After the cold, dark months of Winter, the first flowers that peep out from the frosty ground are welcomed as a sign that warmer weather is on its way. The season of Spring is named for the action of plants appearing and shooting up from the earth. Of course, it’s not just vegetation that springs out but so do animals as they sense the change and venture out of their burrows with leaps and bounds.
Pesach, the Passover, doesn’t mean Spring (the season), although that’s the time of year it occurs in the northern hemisphere. But it does mean spring (the action) or leap or bound. Still if you do remember that the Passover occurs in Spring, it will help you remember what Pesach means.
The first Pesach goes back to the days when the people of Israel were slaves in Egypt. It marked the turning point in their history—the night before they were given their freedom. The Lord told them to keep this feast:
‘This month is to be for you the first month… Tell the whole community of Israel that on the tenth day of this month each man is to take a lamb for his family, one for each household… Take care of them until the fourteenth day of the month, when all the members of the community of Israel must slaughter them at twilight. Then they are to take some of the blood and put it on the sides and tops of the doorframes of the houses where they eat the lambs. That same night they are to eat the meat roasted over the fire, along with bitter herbs, and bread made without yeast… Eat it in haste; it is the Lord’s Passover. On that same night I will pass through Egypt and strike down every firstborn of both people and animals, and I will bring judgment on all the gods of Egypt. I am the Lord. The blood will be a sign for you on the houses where you are, and when I see the blood, I will pass over you. No destructive plague will touch you when I strike Egypt.’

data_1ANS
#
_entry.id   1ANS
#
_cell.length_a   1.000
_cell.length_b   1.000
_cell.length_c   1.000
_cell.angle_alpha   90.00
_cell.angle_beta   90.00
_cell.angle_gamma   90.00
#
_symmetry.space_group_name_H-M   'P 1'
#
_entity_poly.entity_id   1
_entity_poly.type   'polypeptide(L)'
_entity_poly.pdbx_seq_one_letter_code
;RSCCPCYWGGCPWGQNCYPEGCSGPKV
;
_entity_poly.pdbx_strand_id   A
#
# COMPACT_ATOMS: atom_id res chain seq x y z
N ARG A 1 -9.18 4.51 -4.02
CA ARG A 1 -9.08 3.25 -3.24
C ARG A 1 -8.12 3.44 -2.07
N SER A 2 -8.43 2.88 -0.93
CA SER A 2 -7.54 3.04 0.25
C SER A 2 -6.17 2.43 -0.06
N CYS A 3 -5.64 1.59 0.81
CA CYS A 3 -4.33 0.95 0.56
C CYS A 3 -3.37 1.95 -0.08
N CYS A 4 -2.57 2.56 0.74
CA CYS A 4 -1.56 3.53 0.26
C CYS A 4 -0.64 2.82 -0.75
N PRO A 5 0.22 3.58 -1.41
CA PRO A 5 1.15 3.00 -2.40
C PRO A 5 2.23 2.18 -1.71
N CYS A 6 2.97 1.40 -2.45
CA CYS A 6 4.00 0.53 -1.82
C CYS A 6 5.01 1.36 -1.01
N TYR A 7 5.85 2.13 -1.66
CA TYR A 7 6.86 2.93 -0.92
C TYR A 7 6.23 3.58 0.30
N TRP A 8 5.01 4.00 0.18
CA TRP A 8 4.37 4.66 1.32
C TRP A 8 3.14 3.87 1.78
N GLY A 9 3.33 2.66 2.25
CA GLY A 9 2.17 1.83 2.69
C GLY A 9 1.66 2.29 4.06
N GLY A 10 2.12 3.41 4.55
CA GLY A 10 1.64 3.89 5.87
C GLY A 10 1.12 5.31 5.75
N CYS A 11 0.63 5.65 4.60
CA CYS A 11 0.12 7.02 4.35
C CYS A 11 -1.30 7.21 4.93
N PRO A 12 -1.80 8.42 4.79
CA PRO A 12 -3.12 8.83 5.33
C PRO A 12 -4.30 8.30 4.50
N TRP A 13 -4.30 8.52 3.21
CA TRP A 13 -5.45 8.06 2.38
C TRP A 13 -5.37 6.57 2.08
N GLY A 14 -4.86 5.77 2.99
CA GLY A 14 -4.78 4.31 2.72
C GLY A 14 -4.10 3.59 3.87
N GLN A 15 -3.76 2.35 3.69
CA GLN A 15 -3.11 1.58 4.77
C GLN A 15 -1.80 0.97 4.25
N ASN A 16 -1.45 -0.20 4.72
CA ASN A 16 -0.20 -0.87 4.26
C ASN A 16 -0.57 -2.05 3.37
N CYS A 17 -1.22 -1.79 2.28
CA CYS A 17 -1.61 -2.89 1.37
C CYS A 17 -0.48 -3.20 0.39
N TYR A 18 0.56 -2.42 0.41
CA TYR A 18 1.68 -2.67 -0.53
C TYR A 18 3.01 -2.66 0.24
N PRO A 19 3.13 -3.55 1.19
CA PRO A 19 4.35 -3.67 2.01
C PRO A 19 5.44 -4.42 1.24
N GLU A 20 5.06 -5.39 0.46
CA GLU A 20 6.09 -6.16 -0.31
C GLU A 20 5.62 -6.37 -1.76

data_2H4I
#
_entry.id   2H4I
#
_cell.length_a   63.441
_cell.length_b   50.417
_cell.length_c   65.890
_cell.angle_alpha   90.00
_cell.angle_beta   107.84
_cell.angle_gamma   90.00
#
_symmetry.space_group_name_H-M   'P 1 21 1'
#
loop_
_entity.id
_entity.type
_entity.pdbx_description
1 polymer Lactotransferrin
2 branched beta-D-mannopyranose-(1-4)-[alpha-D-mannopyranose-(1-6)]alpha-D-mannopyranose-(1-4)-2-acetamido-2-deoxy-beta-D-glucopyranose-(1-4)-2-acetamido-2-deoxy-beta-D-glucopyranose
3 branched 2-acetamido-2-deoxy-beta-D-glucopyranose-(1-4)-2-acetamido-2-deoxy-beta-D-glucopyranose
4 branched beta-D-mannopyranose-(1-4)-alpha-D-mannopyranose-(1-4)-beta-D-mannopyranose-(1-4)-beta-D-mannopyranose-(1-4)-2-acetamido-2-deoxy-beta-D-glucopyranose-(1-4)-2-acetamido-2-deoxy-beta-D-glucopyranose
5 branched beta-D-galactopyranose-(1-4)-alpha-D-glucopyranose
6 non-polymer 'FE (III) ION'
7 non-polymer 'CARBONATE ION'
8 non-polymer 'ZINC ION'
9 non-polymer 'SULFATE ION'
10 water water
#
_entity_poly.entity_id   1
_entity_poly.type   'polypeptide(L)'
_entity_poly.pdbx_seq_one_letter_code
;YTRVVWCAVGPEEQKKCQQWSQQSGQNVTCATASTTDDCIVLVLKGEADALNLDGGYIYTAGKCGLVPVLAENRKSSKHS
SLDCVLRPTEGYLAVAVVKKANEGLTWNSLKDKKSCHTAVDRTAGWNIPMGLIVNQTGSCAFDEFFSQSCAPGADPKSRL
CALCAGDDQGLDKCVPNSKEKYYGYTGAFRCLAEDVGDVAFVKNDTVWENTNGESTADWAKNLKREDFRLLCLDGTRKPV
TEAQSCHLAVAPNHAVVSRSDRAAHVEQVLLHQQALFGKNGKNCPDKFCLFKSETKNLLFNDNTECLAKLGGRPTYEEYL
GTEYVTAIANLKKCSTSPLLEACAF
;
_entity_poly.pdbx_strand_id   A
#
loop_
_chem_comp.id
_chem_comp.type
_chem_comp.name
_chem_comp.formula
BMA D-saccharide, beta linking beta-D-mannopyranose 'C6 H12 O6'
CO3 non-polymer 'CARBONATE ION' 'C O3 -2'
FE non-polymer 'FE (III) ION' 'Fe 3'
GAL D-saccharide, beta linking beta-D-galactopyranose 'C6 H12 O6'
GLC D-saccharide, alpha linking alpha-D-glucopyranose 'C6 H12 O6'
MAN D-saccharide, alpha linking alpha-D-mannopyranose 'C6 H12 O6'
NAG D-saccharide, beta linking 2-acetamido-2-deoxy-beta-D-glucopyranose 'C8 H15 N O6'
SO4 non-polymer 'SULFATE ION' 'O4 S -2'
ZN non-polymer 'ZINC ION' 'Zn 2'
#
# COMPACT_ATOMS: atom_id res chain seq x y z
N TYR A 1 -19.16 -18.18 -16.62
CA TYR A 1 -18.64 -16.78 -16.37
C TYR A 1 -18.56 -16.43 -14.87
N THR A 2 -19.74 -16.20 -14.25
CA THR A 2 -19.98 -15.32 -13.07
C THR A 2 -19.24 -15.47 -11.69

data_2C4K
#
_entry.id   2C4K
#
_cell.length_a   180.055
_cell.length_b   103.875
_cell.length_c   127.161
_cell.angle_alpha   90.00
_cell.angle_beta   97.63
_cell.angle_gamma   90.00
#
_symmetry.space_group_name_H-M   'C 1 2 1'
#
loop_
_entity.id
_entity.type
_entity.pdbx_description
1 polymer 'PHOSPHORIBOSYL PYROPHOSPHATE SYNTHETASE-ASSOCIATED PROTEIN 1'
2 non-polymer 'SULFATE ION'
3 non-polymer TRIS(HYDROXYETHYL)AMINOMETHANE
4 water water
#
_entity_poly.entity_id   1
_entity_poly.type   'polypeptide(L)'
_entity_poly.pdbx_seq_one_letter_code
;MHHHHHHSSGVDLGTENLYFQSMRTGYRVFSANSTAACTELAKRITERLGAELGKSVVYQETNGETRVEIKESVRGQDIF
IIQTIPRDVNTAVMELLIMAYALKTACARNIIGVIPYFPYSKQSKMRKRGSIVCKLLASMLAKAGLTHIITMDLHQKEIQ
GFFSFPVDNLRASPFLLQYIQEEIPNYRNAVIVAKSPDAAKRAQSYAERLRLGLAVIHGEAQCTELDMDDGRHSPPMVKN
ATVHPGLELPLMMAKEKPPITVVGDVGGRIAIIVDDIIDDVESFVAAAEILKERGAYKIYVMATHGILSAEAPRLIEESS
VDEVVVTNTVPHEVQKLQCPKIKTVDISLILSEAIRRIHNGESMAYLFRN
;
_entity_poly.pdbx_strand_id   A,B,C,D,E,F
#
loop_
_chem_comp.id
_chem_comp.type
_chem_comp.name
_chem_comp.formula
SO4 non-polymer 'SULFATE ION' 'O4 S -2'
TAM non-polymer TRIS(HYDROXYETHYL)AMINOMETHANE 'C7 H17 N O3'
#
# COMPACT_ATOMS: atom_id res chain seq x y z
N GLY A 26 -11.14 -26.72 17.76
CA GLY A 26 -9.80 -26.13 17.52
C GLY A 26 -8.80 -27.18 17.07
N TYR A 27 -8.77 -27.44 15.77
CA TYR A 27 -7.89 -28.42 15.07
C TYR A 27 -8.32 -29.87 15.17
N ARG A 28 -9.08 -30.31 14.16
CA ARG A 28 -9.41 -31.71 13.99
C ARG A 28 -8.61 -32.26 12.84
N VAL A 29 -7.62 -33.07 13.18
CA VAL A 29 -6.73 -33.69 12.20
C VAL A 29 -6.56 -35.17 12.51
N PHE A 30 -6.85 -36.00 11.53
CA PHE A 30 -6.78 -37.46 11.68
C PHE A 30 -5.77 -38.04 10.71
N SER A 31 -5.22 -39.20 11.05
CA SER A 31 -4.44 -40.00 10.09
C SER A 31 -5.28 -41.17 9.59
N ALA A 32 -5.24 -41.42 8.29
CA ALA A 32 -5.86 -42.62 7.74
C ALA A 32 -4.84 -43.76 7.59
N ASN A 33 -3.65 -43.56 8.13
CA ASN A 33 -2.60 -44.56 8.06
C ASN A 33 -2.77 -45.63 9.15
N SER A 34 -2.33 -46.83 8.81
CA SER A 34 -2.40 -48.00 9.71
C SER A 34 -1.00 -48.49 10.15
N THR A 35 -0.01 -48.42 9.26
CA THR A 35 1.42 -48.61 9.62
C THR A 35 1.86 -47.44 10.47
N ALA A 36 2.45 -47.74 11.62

Exodus 12:1–13 NIV
According to the calendar reckoning of the Jewish people, this year (from 27 March to 4 April) will be the 3333rd time the Pesach has been celebrated; not counting that first inaugural night. But about 1987 years ago (give or take a year or so), Jesus fulfilled the prophecy of the first Pesach as He became our Passover Lamb.
Paul wrote: ‘Christ, our Passover lamb, has been sacrificed.’
1 Corinthians 5:7 NIV
And by that Paul meant that the death of Jesus fulfils God’s ancient and never-withdrawn promise: ‘I will pass over you. No destructive plague will touch you.’
If you haven’t put your trust in Jesus as the Passover Lamb whose blood brings you freedom and rescues you from slavery to sin, then check out vision180.org.au/you-need-jesus/ right away.